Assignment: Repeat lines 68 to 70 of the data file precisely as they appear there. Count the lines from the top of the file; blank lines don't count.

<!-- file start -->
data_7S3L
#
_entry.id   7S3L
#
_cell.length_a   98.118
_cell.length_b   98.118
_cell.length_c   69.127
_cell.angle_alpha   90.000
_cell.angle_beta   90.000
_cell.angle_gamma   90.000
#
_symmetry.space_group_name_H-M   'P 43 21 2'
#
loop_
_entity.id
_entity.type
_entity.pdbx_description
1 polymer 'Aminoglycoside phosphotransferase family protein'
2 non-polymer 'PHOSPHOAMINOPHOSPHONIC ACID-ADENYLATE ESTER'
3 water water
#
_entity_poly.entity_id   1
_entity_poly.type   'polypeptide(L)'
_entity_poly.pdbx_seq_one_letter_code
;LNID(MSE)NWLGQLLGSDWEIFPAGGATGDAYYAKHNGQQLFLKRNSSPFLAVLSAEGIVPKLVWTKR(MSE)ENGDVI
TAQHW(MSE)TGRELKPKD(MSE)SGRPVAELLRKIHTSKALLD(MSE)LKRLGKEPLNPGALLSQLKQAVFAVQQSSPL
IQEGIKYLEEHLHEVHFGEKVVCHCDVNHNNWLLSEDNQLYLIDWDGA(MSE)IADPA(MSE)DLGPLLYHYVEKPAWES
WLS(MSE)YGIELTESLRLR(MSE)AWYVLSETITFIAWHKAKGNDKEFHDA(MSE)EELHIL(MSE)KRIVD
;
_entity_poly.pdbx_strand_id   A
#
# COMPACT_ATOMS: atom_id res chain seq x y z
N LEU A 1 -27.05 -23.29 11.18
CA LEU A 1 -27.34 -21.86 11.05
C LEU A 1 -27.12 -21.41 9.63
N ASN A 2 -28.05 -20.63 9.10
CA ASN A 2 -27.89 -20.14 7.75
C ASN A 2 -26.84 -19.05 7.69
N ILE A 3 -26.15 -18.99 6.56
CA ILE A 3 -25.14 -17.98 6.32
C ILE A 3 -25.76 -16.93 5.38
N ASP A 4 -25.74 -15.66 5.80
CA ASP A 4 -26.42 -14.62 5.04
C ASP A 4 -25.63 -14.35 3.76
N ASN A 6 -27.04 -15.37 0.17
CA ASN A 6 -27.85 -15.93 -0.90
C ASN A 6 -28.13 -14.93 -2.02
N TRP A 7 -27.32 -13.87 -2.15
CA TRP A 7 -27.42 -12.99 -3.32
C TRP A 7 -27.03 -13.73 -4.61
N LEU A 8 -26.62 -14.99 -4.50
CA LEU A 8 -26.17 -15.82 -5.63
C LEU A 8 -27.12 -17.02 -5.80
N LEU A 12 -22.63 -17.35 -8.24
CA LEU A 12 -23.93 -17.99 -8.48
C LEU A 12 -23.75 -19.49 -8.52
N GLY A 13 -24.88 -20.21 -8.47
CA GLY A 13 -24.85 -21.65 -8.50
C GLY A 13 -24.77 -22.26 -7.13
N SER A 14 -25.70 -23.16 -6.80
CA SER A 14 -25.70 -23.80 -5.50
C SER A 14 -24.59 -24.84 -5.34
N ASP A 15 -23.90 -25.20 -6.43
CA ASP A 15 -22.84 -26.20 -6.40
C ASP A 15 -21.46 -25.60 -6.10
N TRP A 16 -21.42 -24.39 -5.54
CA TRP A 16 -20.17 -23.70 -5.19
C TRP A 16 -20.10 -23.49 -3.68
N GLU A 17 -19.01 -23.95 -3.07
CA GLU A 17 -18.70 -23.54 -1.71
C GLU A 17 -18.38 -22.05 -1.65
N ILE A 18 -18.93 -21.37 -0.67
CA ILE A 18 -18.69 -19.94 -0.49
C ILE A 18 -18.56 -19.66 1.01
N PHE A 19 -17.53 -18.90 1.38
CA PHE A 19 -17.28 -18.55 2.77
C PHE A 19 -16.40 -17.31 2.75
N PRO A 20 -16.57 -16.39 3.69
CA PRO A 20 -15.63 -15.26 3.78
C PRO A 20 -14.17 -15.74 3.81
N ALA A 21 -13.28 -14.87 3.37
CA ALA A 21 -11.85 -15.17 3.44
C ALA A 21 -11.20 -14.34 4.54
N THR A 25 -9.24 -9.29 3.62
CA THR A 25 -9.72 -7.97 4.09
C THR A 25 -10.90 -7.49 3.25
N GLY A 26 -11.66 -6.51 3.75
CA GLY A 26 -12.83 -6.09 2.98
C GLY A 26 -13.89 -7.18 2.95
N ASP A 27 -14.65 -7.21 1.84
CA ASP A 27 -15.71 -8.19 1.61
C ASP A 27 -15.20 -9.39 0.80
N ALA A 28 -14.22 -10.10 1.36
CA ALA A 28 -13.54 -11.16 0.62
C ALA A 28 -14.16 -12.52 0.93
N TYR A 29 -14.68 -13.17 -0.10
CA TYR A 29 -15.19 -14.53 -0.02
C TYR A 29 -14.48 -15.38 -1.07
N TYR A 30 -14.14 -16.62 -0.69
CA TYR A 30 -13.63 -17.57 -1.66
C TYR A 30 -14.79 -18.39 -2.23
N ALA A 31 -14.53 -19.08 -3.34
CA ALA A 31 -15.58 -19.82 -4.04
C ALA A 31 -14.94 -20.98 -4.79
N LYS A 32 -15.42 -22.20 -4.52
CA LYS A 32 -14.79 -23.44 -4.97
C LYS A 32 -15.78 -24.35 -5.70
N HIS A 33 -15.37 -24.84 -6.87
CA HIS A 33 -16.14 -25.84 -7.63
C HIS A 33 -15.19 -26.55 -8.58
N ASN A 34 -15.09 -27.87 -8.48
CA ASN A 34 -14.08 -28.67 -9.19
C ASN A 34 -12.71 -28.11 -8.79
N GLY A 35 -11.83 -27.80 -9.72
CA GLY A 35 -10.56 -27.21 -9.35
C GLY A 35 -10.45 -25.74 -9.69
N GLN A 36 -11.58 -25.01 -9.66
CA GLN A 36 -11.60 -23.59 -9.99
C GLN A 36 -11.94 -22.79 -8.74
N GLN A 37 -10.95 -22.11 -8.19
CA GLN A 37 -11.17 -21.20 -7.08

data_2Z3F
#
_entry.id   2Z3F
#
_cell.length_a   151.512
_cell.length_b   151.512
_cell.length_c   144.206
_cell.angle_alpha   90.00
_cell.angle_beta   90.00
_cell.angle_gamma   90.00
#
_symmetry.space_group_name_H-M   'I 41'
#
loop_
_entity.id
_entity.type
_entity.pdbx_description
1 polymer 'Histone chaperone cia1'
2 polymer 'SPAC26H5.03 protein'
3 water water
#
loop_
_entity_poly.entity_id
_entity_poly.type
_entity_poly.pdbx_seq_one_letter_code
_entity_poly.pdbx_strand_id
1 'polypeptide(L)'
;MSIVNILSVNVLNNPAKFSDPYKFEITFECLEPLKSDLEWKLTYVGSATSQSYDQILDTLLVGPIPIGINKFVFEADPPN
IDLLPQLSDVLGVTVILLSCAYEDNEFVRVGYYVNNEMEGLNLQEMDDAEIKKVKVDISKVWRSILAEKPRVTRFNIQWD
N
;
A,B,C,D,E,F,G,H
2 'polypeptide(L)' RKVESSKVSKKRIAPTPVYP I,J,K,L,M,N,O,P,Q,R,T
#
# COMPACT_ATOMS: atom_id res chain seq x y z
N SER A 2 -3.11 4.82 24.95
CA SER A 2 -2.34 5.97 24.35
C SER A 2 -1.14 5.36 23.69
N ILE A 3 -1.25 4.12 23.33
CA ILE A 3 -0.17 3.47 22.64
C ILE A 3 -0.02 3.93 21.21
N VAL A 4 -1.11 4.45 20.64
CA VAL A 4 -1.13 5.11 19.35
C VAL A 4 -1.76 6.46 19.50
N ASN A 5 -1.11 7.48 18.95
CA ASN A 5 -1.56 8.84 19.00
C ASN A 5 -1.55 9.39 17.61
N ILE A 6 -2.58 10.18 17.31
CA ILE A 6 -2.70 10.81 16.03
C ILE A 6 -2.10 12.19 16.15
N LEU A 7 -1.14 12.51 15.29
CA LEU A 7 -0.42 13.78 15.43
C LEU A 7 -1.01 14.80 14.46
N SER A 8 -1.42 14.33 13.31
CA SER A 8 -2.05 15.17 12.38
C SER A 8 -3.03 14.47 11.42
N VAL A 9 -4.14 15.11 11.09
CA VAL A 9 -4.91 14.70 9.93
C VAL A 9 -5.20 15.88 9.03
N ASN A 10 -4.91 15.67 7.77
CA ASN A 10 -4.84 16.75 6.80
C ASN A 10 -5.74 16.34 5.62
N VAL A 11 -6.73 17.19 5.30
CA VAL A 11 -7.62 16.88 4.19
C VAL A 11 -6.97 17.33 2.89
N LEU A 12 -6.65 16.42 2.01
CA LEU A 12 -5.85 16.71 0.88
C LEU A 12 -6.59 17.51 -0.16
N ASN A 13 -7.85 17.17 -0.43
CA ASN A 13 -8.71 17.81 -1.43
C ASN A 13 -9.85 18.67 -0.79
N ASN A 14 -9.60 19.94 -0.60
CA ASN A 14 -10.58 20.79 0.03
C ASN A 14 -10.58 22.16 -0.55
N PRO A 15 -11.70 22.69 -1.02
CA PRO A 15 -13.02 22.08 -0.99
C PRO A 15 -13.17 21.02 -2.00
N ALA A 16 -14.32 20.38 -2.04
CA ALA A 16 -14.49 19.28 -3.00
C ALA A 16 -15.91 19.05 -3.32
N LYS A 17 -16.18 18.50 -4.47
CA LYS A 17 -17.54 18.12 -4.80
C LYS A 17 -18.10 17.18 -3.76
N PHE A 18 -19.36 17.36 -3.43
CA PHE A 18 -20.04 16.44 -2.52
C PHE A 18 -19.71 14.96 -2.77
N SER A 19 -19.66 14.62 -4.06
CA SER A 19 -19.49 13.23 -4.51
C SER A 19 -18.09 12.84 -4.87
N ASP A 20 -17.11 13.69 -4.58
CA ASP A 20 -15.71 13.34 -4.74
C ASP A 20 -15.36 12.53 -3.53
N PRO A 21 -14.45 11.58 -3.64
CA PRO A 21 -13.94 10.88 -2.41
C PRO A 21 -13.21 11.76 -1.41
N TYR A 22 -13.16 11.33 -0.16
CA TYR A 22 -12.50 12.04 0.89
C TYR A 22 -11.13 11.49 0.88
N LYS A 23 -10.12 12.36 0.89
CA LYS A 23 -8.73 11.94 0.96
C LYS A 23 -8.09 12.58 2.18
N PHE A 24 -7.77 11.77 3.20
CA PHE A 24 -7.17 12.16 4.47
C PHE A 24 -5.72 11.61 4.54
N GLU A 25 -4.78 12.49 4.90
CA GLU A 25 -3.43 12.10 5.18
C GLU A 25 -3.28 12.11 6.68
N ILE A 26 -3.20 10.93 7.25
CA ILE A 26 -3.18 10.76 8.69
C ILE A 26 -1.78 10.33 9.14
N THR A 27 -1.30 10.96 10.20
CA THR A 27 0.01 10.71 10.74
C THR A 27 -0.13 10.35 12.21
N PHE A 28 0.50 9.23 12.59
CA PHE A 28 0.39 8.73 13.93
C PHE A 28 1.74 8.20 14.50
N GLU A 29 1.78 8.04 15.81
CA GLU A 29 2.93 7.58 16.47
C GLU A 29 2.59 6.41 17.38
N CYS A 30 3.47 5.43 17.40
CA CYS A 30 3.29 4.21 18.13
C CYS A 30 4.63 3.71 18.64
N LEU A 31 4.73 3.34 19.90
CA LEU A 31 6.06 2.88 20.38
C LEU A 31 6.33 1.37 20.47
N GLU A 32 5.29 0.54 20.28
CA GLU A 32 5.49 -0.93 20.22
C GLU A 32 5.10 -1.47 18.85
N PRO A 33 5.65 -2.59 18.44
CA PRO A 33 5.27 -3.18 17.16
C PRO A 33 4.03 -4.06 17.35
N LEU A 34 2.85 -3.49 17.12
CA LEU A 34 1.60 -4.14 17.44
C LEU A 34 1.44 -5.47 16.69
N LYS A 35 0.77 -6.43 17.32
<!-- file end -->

C TRP A 16 -20.10 -23.49 -3.68
N GLU A 17 -19.01 -23.95 -3.07
CA GLU A 17 -18.70 -23.54 -1.71